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What does true love mean in reference to the play The Crucible by Arthur Miller?

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highlife96 | eNotes Newbie

Posted May 23, 2013 at 1:01 AM via web

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What does true love mean in reference to the play The Crucible by Arthur Miller?

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penelope3907 | High School Teacher | (Level 1) Adjunct Educator

Posted June 6, 2013 at 4:33 AM (Answer #1)

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The character who displays true love most clearly in The Crucible is Elizabeth Proctor. Her marriage to John Proctor has its share of problems; he was unfaithful to her, an error which precipitated many of the play's events, and she, through her own admission was a "cold wife" who believed herself to be unworthy of true love. In act two, before Elizabeth is arrested, both characters are seen to be attempting to repair the marriage but both struggle because she has not fully forgiven his infidelity and he has not fully earned back her trust.

Still, there is ample evidence in the text that Elizabeth loves her husband.

Elizabeth: My husband is a good and righteous man.  He is never drunk as some are, nor wastin' his time at the shovelboard, but always at his work.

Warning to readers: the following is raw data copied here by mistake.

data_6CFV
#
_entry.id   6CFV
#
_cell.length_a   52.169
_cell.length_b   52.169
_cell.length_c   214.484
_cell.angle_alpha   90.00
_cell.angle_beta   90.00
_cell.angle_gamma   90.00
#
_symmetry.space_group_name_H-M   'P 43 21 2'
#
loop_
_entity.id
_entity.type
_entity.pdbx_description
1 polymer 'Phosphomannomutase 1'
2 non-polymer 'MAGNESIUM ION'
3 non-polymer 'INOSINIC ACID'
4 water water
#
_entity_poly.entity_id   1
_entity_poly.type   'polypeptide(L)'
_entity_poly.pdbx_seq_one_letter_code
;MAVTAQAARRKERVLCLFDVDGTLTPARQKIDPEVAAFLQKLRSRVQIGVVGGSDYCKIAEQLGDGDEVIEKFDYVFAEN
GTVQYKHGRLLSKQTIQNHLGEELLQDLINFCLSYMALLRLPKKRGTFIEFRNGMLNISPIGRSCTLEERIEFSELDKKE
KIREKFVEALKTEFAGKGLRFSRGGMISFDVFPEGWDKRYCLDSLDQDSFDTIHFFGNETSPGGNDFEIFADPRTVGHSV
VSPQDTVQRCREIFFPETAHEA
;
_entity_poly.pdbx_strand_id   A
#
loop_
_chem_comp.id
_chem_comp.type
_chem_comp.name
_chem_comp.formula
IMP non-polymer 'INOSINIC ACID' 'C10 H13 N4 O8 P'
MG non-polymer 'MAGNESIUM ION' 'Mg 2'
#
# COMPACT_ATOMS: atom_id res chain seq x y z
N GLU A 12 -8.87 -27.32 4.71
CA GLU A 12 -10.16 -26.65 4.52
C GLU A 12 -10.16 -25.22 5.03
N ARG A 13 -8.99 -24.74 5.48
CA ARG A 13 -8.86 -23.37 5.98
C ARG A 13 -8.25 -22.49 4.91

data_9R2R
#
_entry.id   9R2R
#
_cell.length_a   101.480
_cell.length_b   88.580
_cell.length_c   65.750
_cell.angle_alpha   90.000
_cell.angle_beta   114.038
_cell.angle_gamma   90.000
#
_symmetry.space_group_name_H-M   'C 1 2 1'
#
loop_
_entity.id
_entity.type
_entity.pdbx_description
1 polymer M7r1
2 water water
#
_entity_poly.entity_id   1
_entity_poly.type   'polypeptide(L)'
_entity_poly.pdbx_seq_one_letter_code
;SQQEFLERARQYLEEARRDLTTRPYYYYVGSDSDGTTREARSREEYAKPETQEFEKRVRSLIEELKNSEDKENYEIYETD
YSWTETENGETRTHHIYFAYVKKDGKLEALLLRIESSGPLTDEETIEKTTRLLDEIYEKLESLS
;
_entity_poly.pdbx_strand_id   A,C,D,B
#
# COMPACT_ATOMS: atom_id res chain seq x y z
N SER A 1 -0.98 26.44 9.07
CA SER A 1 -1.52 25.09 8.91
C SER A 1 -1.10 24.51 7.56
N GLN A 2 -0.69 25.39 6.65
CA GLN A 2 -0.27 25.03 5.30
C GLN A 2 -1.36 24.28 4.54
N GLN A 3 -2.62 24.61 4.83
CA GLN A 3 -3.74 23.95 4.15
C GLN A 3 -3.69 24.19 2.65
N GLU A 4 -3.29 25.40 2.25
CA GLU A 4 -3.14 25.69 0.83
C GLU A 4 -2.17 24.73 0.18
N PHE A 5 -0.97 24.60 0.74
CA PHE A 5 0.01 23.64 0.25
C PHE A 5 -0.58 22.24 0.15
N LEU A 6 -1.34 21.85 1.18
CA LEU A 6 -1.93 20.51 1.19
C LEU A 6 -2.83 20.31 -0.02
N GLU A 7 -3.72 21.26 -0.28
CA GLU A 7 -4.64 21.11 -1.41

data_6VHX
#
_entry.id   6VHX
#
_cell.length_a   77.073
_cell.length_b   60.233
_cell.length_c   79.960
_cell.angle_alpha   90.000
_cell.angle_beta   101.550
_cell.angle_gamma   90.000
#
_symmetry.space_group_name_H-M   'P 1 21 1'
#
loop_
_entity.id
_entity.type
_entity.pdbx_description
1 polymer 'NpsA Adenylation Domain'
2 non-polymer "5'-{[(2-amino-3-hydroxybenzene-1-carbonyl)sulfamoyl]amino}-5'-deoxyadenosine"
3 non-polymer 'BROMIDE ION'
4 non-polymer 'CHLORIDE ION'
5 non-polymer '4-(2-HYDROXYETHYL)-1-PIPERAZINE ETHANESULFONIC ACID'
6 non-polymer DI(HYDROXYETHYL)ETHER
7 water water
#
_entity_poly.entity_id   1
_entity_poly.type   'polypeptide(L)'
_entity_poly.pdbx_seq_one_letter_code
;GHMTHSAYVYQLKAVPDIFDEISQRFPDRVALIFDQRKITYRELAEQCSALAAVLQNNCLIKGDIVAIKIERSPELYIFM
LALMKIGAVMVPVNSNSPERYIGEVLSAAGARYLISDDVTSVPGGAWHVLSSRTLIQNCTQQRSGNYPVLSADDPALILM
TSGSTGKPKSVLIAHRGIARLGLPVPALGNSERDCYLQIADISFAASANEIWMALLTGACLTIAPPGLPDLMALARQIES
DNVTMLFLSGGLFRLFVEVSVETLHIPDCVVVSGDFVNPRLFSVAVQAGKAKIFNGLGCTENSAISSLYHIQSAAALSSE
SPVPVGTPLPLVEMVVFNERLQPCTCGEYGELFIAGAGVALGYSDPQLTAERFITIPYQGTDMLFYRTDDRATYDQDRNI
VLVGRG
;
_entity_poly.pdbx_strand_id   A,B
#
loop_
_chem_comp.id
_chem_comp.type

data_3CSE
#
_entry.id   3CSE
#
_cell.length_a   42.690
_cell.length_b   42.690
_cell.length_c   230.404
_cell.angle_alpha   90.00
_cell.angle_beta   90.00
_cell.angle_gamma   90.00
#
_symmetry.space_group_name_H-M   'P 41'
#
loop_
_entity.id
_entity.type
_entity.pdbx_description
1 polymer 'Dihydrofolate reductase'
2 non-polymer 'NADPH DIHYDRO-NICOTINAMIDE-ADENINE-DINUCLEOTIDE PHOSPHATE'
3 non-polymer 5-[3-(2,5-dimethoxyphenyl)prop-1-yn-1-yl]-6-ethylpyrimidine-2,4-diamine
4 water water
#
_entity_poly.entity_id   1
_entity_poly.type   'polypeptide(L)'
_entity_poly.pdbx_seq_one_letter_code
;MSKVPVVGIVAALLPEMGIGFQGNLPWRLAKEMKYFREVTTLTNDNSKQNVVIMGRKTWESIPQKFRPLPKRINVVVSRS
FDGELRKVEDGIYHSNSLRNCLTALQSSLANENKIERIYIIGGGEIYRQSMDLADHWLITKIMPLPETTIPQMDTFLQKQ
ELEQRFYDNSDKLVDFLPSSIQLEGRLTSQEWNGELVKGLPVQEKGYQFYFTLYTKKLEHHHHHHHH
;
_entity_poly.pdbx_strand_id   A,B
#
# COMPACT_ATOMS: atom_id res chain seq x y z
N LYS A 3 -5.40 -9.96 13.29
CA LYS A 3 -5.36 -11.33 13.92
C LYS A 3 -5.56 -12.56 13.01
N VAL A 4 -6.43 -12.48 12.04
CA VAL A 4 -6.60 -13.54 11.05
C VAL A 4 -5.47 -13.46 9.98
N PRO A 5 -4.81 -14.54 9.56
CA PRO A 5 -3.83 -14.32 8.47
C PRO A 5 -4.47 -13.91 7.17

Here Elizabeth admits the truth about her husband (even with the knowledge of his many flaws).  John is truly a "good and righteous man."  She then gives a concrete example of exactly why with a reference to something every Puritan can understand:  hard work.

In the final scene, Elizabeth is asked to persuade John to give a false confession. She agrees to speak with him, but does not promise to persuade him to confess, showing that her focus is on what he needs. Despite her desire to have her husband alive, she also understands John's desire for forgiveness and salvation, as well as his need to retain his good name. Elizabeth shows true love here by putting his desires before her own, by forgiving him and helping him to forgive himself and by convincing John that he is a good man regardless of his decision. It is her presence and strength that allow him to make the decision to die an innocent man rather than give a false confession. 

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